RATH: Silly.

THOMPSON: ...almost silly. You know, a lot of songs about food. You know, there was a little bit of a kitschy side to it as much as there was real craftsmanship put into it. This record, it's called "Hotel Valentine," and it's a rougher-edged record. It's got a darker quality to it. It's got more, kind of language to it. But it's still, you know, it still captures a lot of the lightness of the original band.

(SOUNDBITE OF MUSIC)

RATH: The band is Cibo Matto, and their new album is called "Hotel Valentine," coming out on Valentine's Day. My guest is Stephen Thompson from NPR Music. He's giving us a little preview of some of the most anticipated albums of the new year. Stephen, what do you have next for us?

THOMPSON: I've got a band from Florida called Against Me!. The album title speaks for itself. The title is "Transgender Dysphoria Blues." And for people who've been a fan of Against Me! for years, it's a big, big change. Basically, the lead singer, Tom Gabel, is pre-operative transgender.

(SOUNDBITE OF SONG, "TRANSGENDER DYSPHORIA BLUES")

AGAINST ME!: (Singing) Your tails are so obvious, shoulders too broad for a girl. It keeps you reminded, helps you remember where you come from.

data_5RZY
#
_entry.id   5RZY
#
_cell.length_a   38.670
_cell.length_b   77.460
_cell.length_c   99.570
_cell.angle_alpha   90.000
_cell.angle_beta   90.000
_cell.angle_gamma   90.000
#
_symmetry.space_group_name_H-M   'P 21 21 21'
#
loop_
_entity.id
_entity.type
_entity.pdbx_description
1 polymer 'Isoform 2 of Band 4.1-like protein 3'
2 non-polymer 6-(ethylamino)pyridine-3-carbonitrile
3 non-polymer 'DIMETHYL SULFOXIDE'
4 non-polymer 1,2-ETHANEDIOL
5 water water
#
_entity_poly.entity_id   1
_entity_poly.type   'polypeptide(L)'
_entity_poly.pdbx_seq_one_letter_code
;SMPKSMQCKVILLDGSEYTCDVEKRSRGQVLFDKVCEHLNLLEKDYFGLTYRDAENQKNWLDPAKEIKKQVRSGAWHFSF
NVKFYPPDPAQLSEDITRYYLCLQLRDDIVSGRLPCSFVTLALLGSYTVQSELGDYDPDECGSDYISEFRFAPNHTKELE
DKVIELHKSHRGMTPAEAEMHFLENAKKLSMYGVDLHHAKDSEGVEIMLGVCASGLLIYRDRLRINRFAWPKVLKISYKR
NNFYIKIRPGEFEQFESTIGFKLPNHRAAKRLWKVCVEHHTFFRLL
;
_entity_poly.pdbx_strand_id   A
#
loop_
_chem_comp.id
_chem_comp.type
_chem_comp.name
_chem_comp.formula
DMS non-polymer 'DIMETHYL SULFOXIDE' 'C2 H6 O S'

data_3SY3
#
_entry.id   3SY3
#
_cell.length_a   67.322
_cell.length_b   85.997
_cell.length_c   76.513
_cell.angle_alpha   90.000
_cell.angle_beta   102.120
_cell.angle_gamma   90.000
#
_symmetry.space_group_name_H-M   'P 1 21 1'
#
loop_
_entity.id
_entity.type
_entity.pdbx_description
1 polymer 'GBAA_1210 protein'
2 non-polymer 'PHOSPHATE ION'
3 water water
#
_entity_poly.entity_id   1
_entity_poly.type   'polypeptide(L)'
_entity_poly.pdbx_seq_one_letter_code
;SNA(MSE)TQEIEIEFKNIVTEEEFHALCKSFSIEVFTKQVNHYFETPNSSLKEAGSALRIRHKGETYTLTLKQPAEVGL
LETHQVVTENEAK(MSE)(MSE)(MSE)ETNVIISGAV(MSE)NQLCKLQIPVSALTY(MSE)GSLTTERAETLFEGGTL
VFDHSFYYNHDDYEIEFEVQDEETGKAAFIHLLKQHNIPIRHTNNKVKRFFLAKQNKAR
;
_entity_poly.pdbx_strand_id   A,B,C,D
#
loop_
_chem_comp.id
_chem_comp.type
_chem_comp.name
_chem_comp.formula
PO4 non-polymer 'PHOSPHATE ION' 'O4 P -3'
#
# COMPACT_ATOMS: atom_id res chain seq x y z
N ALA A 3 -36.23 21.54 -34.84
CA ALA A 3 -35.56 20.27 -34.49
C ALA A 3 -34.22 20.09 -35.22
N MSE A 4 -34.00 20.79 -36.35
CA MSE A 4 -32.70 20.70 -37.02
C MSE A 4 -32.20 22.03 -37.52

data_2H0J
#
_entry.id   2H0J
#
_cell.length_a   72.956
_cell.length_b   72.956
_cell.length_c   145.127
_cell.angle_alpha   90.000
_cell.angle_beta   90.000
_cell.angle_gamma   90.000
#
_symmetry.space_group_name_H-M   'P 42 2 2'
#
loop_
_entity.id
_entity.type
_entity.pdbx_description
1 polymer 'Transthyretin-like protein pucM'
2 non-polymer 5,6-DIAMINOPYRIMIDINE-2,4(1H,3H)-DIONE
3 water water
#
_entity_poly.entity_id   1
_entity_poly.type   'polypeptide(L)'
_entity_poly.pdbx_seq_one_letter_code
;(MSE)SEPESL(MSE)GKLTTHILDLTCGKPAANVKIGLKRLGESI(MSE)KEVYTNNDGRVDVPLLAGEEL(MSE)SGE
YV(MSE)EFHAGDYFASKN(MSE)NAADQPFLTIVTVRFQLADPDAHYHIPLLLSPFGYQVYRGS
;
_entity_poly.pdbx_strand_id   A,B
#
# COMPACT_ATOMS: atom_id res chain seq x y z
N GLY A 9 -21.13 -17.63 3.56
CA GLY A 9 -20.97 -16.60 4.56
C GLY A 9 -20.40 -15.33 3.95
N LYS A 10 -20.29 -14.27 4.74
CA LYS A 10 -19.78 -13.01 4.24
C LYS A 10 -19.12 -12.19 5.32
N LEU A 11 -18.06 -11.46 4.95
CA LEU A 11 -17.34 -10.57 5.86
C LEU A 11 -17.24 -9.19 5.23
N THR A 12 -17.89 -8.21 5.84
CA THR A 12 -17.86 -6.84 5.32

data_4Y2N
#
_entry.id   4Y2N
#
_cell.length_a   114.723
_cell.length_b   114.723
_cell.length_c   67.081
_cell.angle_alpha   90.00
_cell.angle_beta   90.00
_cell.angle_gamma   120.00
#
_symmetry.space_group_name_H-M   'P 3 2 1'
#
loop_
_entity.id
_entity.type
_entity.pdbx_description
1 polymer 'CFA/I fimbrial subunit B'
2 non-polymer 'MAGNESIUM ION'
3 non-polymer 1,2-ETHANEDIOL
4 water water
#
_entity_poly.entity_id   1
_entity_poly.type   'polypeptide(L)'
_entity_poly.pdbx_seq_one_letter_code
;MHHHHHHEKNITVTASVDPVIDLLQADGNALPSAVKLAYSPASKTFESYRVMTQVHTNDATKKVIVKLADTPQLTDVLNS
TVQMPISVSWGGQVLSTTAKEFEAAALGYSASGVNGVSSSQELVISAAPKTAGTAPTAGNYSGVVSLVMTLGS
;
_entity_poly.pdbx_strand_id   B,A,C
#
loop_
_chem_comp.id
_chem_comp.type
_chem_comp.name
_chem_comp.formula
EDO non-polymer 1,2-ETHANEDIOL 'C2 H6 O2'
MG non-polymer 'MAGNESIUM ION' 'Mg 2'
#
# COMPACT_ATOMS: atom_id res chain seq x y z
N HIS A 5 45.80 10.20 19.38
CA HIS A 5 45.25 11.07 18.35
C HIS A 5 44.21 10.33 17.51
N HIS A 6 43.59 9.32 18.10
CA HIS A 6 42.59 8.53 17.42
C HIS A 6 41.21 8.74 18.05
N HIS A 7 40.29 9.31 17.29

THOMPSON: The words are very - are barked out, so just to do a quick reading: Your tails are so obvious, shoulders too broad for a girl. It keeps you reminded, helps you remember where you come from. And Against Me!'s music has always been very intensely political, very brainy and thought-provoking and very muscular and in your face. And this particular record is not necessarily as directly about politics, but it's all, you know, a concept record about the experience of changing gender. She now goes by the name Laura Jane Grace.

(SOUNDBITE OF SONG, "TRANSGENDER DYSPHORIA BLUES")

ME!: (Singing) You want them to notice the ragged ends of your summer dress. You want them to see you like they see every other girl. They just see a faggot. They'll hold their breath not to catch the sick. Washed off on the coast I wish I could've spent the whole day alone.